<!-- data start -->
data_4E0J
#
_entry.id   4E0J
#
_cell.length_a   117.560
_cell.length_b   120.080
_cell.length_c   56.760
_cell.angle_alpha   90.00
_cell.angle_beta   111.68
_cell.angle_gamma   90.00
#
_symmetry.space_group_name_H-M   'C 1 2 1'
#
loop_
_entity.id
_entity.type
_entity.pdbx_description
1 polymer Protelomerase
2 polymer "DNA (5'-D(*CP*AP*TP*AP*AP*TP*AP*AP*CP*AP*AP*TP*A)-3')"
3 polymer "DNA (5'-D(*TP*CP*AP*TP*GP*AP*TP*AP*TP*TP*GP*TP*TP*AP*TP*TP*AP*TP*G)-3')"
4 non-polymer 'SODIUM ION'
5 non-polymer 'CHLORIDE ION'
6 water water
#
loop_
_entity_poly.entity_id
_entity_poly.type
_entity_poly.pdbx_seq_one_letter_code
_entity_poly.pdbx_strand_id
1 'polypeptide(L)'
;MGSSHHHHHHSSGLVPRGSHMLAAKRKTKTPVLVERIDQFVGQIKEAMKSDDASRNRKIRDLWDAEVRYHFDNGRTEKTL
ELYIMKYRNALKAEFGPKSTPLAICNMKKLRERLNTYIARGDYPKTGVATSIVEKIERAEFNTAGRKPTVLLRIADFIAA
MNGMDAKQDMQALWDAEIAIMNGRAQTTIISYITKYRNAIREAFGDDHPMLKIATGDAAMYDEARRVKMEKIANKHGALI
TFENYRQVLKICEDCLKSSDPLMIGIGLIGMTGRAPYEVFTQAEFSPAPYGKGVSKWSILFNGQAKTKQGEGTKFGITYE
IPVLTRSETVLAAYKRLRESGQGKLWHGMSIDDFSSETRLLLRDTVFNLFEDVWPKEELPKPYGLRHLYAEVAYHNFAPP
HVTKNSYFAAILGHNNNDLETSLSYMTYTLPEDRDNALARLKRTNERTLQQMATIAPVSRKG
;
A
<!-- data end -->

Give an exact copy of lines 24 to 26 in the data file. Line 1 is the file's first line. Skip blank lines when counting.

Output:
#
loop_
_entity_poly.entity_id